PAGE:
Australian schools are not producing results that put them as world's best
IT takes a lot of chutzpah to have a history of arguing one thing and then to argue the reverse with a straight face and expect to be believed.
Geoff Masters, the head of the Australian Council for Educational Research, expresses shock and disappointment at Australia's unsatisfactory results in this week's Trends in International Mathematics and Science Study and the Progress in International Reading Literacy Study.
Sounding like editorials in The Australian during the past 10 to 15 years and conservative education commentators like me who have warned about the parlous state of our education system, Masters argues our children are at risk. In an ACER media release Masters states
"to say the results are disappointing is an understatement. It's surprising to see how many countries have outperformed us"
and argues we now face "an enormous challenge" to lift performance.
Masters is also, quoted as saying "he could barely believe it" in response to the PIRLS results ranking Australia's Year 4 children 27th out of 44 countries in reading ability.
Backtrack to a meeting of education mafia in February 2006, at the height of debates about the impact of Australia's dumbed-down Outcomes Based Education model of curriculum, and Masters argues a very different case. Instead of accepting the public's concerns about falling standards and a curriculum lacking rigour, Masters argues that it is unfair that the expertise of professionals is undervalued and that
"our voice is not heard above those who seek to manufacture a feeling of crisis in education".
Masters is also on the public record, in a paper defending OBE, arguing there is little, if any, research to support concerns about under-performance. As evidence, he cites results in the 2000 and 2003 PISA tests where Australia did well and the fact that between 1994 and 2003 results in the TIMSS tests did not decline.
This was a time when public disquiet about standards was widespread as a result of controversy in Western Australia about extending OBE to Years 11 and 12, fears about Tasmania's Essential Learnings and the Howard government's concerns about literacy and the teaching of history.
Instead of accepting there was a problem, those academics, professional associations and teacher unions responsible for managing the state and territory education systems met to orchestrate a campaign arguing all was well and the critics should not be believed.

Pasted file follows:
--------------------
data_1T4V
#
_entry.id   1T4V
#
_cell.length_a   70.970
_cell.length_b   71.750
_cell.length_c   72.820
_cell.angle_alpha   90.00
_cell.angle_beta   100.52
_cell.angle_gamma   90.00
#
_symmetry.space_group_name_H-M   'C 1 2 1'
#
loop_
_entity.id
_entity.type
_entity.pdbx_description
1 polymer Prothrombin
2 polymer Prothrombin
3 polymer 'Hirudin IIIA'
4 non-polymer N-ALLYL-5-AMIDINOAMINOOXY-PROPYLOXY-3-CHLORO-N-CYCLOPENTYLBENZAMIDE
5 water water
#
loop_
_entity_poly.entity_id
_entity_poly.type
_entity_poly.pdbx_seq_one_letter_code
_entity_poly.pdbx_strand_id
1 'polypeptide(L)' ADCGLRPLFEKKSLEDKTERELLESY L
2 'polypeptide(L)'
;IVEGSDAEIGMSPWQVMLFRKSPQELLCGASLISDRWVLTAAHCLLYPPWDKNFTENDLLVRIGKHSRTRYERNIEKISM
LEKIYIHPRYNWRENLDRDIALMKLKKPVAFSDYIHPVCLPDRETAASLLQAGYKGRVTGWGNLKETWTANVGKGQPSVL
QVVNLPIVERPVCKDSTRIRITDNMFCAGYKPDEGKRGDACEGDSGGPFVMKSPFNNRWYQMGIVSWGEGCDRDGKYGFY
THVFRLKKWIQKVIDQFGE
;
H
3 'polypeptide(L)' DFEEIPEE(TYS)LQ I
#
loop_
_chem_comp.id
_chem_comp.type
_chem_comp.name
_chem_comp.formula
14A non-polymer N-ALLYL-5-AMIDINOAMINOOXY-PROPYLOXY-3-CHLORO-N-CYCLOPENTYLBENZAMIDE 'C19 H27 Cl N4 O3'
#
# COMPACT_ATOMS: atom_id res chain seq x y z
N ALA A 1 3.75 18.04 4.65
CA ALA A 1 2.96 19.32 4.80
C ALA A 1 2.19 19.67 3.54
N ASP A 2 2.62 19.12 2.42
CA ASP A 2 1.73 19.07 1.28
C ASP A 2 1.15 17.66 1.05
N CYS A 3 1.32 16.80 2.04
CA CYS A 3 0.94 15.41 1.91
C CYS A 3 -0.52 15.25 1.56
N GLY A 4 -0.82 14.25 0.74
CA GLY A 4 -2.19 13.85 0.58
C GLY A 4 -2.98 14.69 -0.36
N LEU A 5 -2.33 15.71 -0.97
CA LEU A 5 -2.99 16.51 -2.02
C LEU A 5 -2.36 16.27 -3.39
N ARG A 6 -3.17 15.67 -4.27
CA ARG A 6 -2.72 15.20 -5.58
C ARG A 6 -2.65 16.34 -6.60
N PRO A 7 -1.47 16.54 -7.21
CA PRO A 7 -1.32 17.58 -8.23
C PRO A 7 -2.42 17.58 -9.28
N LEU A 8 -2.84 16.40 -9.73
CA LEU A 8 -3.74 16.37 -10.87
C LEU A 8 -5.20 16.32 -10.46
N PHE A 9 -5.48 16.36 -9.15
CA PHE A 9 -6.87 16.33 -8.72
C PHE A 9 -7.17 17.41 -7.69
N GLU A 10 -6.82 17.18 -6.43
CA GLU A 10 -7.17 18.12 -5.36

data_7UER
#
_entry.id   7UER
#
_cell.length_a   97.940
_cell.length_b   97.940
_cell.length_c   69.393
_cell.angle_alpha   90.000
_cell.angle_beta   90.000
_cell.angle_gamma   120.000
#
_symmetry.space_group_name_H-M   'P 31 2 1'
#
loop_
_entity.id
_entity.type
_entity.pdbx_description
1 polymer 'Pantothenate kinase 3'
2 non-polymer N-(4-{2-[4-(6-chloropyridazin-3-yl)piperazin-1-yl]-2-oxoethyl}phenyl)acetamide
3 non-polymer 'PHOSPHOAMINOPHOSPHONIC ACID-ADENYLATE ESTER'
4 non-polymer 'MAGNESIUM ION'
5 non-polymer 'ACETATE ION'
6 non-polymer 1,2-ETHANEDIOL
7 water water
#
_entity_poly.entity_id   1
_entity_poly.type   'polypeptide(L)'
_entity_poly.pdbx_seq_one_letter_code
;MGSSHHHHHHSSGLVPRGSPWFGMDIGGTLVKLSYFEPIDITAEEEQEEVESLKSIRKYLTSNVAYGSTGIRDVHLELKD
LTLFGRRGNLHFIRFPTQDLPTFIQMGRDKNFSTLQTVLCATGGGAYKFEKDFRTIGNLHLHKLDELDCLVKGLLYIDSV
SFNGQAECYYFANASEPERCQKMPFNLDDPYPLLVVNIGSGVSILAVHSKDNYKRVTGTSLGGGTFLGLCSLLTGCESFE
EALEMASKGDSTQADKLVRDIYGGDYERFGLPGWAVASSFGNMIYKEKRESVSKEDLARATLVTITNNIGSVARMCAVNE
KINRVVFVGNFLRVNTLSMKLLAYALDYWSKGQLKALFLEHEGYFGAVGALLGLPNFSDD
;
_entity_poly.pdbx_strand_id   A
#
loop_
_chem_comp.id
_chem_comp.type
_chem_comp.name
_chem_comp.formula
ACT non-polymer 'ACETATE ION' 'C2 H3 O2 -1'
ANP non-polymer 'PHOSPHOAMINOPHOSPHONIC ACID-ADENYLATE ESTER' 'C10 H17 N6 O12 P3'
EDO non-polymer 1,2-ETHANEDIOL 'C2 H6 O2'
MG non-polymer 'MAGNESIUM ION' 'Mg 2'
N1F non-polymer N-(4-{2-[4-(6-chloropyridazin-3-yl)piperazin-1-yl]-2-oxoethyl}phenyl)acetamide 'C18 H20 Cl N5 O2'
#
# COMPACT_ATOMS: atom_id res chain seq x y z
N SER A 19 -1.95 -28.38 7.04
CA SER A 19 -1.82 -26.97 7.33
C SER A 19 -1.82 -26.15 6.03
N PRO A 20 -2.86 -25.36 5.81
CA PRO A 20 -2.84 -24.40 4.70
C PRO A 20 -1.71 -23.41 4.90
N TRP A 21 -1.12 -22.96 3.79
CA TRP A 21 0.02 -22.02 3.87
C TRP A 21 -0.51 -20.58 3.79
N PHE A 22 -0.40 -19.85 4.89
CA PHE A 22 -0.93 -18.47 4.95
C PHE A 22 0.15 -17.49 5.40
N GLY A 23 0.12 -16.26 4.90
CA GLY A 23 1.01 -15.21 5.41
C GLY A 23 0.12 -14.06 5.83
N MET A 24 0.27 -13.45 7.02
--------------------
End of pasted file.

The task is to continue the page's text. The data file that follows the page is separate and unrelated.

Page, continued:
Speakers at the February 2006 meeting, organised by the Australian Curriculum Studies Association, condemned The Australian for promoting a "black media debate" and argued the Howard government's conservative political agenda was "overwhelming the educational one".
An executive member of ACSA, Alan Reid, argued that media and public fears about falling standards were
"overly negative" and guilty of promoting a sense of "crisis".
At a second ACSA meeting held in August the same year, Reid continued his critique of papers such as The Australian by arguing:
"We have a conservative backlash in the media which is really pushing us back to fixed syllabuses and a didactic curriculum which conservative government forces are helping to promote."
Notwithstanding the argument by academics such as Masters and Reid that fears about falling standards represent a manufactured media crisis, this week's international test results highlight that there is a problem.
Add the fact that our universities now have remedial classes in algebra and essay writing, that primary students enter secondary school ill equipped and, as argued by the federal member for Fraser Andrew Leigh when a researcher at the Australian National University, that literacy and numeracy standards have flat-lined, then it's clear the critics are correct.
As to whether standards will improve and Australian students, as Prime Minister Julia Gillard has promised, will be achieving among the top five nations by 2025, I have my doubts.
The Gillard government's approach to education is highly centralised, statist and inflexible, while overseas research suggests that autonomy, diversity and competition characterize stronger performing education systems.
By imposing a national curriculum, national testing, national teaching standards and its National Plan for School Improvement the government is denying schools the freedom to manage themselves and drowning teachers in red tape and a command-and-control model of educational delivery.
Even worse, many of those responsible for the parlous state of Australia's education system are the very so-called experts being employed to design and deliver the commonwealth government's agenda.
There is an alternative and we don't have to look overseas. Australia's Catholic and independent schools outperform government schools, even after adjusting for student home background, and many achieve world's best results.
The best way to raise standards is to properly resource non-government schools, give more parents the ability to choose such schools via vouchers and give government schools the same autonomy to best reflect the needs and aspirations of their communities.